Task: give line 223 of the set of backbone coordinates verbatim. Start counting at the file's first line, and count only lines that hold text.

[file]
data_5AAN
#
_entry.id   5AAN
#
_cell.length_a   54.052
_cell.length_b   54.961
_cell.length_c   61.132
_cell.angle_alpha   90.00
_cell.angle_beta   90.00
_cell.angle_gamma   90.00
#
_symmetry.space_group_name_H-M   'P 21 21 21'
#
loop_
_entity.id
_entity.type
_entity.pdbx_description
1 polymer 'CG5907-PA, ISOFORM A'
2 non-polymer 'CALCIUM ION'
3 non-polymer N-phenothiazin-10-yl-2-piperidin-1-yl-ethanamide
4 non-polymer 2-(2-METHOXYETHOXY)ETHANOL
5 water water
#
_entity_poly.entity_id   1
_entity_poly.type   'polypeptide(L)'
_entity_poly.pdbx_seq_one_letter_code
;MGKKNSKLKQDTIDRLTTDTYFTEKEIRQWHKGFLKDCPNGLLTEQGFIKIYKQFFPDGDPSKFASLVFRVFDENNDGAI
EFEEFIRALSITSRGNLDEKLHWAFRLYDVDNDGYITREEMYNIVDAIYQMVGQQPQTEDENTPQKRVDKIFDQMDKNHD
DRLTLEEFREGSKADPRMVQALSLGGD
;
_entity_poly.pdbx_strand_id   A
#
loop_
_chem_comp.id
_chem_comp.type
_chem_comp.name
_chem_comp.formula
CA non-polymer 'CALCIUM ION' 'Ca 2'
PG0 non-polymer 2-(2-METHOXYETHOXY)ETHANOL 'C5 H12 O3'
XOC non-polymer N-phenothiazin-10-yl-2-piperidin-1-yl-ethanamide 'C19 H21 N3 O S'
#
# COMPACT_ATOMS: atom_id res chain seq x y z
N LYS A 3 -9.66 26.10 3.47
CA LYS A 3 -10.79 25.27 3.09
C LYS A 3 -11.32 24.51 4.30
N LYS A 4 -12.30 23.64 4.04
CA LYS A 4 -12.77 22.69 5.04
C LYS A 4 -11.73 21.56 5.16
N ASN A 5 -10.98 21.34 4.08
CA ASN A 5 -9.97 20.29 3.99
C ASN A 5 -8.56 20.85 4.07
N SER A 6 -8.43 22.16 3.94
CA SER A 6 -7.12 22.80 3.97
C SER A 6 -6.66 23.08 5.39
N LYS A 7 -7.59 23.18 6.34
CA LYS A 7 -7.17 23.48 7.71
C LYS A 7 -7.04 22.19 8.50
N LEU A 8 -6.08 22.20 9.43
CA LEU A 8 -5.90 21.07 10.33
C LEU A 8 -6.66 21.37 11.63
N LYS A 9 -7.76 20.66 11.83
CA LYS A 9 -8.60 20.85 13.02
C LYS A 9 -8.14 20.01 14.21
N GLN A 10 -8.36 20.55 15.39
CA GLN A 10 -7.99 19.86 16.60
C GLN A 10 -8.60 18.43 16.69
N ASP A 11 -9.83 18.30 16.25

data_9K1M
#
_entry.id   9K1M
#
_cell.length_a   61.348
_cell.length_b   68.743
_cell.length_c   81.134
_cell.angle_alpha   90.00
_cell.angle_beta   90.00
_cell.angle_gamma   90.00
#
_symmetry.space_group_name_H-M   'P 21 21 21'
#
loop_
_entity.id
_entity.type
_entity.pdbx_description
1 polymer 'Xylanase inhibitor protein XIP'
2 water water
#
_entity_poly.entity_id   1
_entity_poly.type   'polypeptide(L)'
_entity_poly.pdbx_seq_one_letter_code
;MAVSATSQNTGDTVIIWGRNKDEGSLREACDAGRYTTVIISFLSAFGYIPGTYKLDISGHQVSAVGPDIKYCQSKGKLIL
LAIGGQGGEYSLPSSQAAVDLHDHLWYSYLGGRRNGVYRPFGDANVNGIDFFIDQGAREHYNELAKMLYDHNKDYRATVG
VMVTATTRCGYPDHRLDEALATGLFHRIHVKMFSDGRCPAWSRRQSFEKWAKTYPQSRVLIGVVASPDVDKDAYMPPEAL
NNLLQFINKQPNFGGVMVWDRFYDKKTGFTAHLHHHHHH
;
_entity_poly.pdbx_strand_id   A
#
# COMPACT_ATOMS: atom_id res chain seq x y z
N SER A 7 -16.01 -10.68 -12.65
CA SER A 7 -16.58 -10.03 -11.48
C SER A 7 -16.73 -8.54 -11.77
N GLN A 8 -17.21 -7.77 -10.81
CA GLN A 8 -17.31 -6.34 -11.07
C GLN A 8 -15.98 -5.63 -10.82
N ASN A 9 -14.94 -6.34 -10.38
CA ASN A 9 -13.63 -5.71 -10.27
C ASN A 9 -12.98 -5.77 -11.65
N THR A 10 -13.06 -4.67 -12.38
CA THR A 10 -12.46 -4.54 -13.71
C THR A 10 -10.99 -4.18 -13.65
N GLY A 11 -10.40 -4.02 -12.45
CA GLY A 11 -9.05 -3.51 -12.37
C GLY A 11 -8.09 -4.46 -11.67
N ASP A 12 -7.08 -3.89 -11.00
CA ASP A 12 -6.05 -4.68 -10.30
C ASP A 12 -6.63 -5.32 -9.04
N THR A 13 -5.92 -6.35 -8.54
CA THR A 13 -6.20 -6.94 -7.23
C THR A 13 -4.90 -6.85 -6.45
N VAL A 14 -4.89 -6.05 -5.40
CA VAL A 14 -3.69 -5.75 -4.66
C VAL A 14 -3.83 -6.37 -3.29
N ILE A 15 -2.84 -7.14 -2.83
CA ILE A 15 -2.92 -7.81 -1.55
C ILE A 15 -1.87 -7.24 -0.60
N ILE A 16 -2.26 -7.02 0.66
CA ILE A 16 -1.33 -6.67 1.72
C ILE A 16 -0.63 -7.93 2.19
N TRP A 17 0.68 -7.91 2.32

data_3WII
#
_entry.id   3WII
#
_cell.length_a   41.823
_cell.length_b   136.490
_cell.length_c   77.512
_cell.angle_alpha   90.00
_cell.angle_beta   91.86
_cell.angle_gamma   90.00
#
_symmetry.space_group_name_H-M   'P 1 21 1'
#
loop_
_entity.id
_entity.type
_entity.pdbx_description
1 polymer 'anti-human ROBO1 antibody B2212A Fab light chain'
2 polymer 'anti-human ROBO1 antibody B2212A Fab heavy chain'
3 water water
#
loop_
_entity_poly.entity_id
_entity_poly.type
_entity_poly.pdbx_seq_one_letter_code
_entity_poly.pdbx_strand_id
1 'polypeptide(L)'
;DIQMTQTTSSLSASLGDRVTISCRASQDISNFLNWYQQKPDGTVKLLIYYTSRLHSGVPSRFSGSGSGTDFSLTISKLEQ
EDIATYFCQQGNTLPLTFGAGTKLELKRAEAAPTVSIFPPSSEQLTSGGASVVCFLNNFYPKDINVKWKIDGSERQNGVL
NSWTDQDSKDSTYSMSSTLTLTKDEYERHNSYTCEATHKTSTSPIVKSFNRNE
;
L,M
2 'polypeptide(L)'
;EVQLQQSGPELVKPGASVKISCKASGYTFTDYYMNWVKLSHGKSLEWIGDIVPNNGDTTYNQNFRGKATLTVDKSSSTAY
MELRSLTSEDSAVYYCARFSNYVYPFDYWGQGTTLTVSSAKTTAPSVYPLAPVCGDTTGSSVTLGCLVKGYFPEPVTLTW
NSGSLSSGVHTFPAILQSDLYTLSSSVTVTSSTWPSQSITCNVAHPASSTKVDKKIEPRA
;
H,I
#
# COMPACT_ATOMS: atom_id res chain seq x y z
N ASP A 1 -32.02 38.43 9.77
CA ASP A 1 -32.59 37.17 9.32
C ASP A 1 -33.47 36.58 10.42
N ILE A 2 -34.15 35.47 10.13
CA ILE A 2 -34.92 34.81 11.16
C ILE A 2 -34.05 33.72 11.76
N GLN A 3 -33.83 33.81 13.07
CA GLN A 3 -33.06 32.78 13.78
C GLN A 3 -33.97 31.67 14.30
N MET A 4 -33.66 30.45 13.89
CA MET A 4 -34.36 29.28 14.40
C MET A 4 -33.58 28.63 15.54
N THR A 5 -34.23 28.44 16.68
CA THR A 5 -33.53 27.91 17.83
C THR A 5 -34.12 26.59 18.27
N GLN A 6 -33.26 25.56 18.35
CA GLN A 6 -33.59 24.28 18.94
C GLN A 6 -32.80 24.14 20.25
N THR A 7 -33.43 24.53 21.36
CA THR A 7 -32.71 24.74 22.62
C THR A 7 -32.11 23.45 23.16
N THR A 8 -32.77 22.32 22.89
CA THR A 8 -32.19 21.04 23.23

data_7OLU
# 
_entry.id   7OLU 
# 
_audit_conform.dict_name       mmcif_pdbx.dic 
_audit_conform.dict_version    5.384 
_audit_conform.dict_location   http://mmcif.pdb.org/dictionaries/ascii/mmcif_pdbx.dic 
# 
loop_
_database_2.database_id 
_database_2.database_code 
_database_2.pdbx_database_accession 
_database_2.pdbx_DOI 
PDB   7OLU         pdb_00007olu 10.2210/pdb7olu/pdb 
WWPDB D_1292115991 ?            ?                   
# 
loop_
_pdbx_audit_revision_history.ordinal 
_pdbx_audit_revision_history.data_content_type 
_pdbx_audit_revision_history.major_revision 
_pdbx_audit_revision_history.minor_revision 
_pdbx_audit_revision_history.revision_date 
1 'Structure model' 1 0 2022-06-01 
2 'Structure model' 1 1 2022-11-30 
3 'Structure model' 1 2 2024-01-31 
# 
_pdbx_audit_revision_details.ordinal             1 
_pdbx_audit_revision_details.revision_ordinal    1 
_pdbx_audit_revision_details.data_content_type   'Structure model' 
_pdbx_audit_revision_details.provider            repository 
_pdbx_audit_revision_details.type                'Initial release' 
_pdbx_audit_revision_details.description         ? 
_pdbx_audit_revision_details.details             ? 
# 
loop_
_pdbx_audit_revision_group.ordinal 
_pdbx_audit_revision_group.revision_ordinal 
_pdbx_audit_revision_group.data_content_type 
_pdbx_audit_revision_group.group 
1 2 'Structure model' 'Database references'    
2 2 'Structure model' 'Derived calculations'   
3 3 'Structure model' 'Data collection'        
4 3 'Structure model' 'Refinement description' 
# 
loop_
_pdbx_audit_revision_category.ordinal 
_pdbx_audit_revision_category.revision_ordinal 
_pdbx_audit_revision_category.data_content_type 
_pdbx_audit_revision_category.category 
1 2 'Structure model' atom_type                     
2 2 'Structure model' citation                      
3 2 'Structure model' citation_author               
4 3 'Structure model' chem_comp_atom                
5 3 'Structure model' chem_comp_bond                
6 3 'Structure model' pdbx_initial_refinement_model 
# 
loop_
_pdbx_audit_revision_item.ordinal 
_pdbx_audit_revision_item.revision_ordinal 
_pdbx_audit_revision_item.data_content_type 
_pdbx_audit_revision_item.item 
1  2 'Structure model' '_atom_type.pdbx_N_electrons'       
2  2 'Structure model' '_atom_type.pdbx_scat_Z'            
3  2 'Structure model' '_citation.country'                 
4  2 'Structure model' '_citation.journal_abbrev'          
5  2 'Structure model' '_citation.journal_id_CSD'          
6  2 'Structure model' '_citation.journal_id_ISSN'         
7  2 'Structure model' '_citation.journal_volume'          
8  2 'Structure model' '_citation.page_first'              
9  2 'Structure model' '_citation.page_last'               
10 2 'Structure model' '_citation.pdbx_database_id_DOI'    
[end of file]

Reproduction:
_pdbx_audit_revision_details.type                'Initial release' 